3.2. Glucose Oxidase Reduced the Expression of the Gene Klotho in MCT Cells

MCT cells were treated with 2.5 mU/mL GOx for 24, 48, and 72 h, and Klotho mRNA expression was analyzed by RT-real time PCR. We found that oxidative stress significantly reduced the mRNA expression of Klotho gene 24 h after GOx addition (Figure 4(a)). To analyze whether the reduction in Klotho expression could be related to the increase in senescence gene p16, MCT cells were transfected with a plasmid containing Klotho protein. The transfection of pEF1-Klotho induced a strong increment in Klotho mRNA expression compared with transfection of pEF1-Empty (Figure 4(b)). The highest expression of Klotho remained until 72 h after transfection (data not shown).

After transfection, cells were treated with 2.5 mU/mL GOx and p16 expression was evaluated by western blot. Cells transfected with the empty vector (pEF1-Empty) responded to GOx treatment increasing p16 expression, as expected, whereas cells overexpressing Klotho protein (pEF-1-Klotho) did not increase the expression of senescence gene p16 (Figure 4(c)).

3.3. Reduced Klotho Expression Depended on the Increase in ILK Expression in Response to Oxidative Stress

To analyze whether there was a relationship between the reduction of Klotho and the increase in ILK expression, we analyzed Klotho expression in MCT cells transfected with specific siRNA against ILK. Cells transfected with siILK showed a stronger reduction in ILK mRNA expression (Figure 5(a)) and a stronger increase in Klotho mRNA expression (Figure 5(b)) than cells transfected with the unspecific siRNA (scRNA), which were evaluated by RT-qPCR.

In addition, this effect was confirmed by using a conditional ILK knockout mouse model (cKO-ILK). After treatment with TX for several days, ILK deletion was confirmed by PCR (Figure 5(c)). ILK expression was reduced in renal cortex from cKO-ILK versus WT mice (Figure 5(d)). The reduction in ILK gene expression was parallel with a higher Klotho gene expression in cKO-ILK mice versus WT (Figure 5(e)), as we found in MCT cells.

Additionally, the protein content of senescence genes p53 and p16 was analyzed in the renal cortex isolated from cKO-ILK mice, finding lower expression than in WT mice (Figure 5(f)).

3.4. HEK293T Cells Showed the Same Response to GOx Treatment of ILK and Senescence

To assess whether oxidative stress induces senescence in other cultured cells proceeding from kidney and whether the mechanisms involved were similar to those of MCT cells, HEK293T cells were treated with 2.5 mU/mL of GOx for 24, 48, and 72 h. Then, ILK and p16 expressions were analyzed by western blot. Figure 6(a) shows that GOx induced an increased expression of both ILK and p16 with a similar pattern to the expression found in MCT cells. In addition, HEK293T cells were transfected with Klotho expression vector to analyze whether Klotho overexpression was able to inhibit the increase in p16 expression after GOx addition. Results shown in Figure 6(b) demonstrated that cells overexpressing Klotho did not present the expected increase in the senescence gene p16.

4. Discussion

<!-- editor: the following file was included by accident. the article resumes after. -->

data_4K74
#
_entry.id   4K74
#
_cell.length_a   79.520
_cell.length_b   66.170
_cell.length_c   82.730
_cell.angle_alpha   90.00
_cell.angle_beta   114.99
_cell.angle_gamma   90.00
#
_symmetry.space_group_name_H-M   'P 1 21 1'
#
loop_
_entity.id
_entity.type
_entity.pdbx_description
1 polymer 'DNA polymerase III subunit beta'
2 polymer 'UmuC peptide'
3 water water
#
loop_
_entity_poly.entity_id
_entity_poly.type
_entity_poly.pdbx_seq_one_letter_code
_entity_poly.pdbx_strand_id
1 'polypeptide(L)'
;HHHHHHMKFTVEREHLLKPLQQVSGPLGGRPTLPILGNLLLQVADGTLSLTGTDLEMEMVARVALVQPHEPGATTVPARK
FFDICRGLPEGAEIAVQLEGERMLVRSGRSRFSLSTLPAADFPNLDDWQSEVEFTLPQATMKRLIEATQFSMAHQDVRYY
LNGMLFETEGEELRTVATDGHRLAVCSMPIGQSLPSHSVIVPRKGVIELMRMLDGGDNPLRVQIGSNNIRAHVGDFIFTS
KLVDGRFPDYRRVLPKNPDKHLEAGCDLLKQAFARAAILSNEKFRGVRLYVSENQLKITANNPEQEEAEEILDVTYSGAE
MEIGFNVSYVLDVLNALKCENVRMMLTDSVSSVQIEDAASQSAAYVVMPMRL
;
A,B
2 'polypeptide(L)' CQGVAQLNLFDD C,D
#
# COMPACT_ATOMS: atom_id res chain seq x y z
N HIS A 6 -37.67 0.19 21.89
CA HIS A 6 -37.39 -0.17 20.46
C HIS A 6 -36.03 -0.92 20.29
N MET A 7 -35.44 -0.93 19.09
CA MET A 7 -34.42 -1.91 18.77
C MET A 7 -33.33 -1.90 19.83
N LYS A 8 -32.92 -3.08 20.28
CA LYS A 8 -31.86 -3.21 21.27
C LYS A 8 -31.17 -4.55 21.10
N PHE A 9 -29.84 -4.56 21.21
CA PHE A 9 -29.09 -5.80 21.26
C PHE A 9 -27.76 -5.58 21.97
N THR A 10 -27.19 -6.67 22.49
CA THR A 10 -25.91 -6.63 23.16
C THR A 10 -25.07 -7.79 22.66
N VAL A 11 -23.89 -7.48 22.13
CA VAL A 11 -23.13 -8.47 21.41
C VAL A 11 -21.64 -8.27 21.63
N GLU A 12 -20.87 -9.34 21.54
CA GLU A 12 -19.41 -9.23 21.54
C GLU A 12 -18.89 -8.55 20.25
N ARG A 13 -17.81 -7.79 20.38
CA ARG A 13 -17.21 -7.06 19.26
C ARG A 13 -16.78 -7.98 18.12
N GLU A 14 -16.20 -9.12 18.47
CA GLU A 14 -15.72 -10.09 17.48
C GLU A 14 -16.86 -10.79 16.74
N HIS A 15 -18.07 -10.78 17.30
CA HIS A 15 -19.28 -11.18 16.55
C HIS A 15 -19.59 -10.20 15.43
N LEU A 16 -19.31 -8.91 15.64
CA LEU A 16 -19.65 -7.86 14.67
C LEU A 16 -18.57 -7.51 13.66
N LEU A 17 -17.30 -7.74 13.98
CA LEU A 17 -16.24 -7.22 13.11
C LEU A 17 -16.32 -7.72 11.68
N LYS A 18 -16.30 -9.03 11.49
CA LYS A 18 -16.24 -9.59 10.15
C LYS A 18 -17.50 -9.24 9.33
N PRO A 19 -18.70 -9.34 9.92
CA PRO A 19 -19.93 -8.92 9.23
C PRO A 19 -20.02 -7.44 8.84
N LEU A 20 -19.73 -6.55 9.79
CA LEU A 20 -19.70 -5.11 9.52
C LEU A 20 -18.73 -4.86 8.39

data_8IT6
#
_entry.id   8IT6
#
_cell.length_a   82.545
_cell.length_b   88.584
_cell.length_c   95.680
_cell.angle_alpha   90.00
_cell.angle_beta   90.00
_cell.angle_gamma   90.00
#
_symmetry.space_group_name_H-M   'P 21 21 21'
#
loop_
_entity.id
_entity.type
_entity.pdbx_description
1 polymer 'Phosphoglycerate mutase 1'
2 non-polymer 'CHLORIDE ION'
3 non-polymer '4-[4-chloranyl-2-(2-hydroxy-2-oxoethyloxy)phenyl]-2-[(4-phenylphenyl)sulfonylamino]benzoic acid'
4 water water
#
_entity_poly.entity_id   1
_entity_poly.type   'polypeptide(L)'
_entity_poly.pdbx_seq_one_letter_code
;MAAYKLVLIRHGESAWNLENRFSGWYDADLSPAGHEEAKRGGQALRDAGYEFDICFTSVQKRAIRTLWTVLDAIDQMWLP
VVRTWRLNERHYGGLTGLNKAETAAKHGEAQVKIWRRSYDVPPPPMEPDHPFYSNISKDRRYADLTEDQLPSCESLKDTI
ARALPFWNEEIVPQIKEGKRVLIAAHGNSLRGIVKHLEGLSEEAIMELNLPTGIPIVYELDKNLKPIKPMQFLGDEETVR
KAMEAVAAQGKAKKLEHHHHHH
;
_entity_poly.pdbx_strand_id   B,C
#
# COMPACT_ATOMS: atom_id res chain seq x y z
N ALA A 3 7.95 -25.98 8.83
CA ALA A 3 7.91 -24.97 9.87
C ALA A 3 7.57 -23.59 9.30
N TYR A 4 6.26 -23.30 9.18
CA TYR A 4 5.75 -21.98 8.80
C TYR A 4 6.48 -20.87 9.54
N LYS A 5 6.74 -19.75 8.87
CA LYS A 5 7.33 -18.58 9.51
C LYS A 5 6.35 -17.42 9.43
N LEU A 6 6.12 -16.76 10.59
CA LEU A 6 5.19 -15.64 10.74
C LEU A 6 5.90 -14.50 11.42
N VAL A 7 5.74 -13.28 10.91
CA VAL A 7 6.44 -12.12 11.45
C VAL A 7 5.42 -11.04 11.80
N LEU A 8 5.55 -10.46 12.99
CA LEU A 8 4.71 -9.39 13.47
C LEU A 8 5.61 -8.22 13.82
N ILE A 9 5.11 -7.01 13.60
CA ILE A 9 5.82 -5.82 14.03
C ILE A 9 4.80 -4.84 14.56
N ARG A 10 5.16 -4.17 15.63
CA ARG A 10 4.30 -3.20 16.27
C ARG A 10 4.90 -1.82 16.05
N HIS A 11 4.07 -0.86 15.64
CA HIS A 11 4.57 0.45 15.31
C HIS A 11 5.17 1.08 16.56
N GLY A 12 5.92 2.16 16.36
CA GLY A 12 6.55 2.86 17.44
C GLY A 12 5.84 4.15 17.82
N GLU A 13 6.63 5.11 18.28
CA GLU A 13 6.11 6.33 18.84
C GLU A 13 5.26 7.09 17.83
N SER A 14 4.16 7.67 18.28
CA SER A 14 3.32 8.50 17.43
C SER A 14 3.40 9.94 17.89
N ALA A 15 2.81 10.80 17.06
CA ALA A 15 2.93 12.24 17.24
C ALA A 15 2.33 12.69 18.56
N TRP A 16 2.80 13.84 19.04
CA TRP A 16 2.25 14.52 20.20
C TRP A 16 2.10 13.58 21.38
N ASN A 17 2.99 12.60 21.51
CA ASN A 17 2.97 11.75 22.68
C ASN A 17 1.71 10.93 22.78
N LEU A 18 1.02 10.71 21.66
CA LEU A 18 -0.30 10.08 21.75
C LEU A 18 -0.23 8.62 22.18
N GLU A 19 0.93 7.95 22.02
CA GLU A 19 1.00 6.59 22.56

The free-radical theory of aging is one of the most popular theories in aging research and the role of oxidative stress in cellular senescence has been extensively studied. Many stressor conditions, such as hyperosmolar stress [9] and advanced glycation end products [10], are able to induce premature senescence in renal cells by disrupting the balance between reactive oxygen species (ROS) generation and the activity of antioxidant systems. However, the mechanisms activated after the manifestation of oxidative stress, which lead to cellular senescence, are less known. For this reason, in this work, we explored some of the mechanisms which could be activated by oxidative stress to lead cells to senescence. To induce a chronic oxidative stress, we used glucose oxidase, as previously described [38, 39]. GOx is an enzyme, absent in mammalian cells [40], which converts oxygen to hydrogen peroxide, in a stoichiometrically simple 1 : 1 relationship, using glucose as substrate. Its product, D-gluconolactone, is metabolically inert [41, 42]. The activity of GOx is stable and remains fully active over 24 h. For this reason, we replaced the medium with fresh medium and GOx every 24 h [40]. In our experiment, GOx addition increases the oxidative damage of proteins in a time-dependent way. Hydrogen peroxide is well known as a tissue damage mediator in several pathological conditions. In the kidney, hydrogen peroxide is known to play an important role in the pathogenesis of ischemia-reperfusion events in tubular cells [43], in CKD [44], and in several inflammatory kidney diseases [45, 46]. Depending on the kidney environmental conditions, oxidative stress generated by hydrogen peroxide induces cell proliferation, apoptosis, and fibrosis [43, 4749], leading to tissue damage. We hereby propose that a possible mechanism for tissue damage caused by hydrogen peroxide could be the induction of cellular senescence in renal cells. The accumulation of senescent cells in tissues has been identified as a mechanism involved in tissue dysfunction. In this regard, hydrogen peroxide is described to cause senescence in HK-2 tubular cells in a CKD experimental model [50], inducing cell loss. We found that oxidative stress induced by GOx increased senescence in MCT cells in culture 24 h after addition, which were identified to express SA-β-GAL activity. Cellular senescence is defined as an irreversible cell cycle arrest characterized by the expression of the cell cycle inhibitor p16 or/and the tumor suppressor p53 [51]. Immortal MCT cells under GOx treatment show an increase in p16 but not in p53 gene expression. The increase in the expression of p16 has been described as a robust biomarker for cellular senescence [52] and has been associated with many age-related diseases [53]. Both increased expression of p16 protein and increased SA-β-GAL activity allow us to confirm that prolonged exposition to GOx induced cellular aging in MCT cells.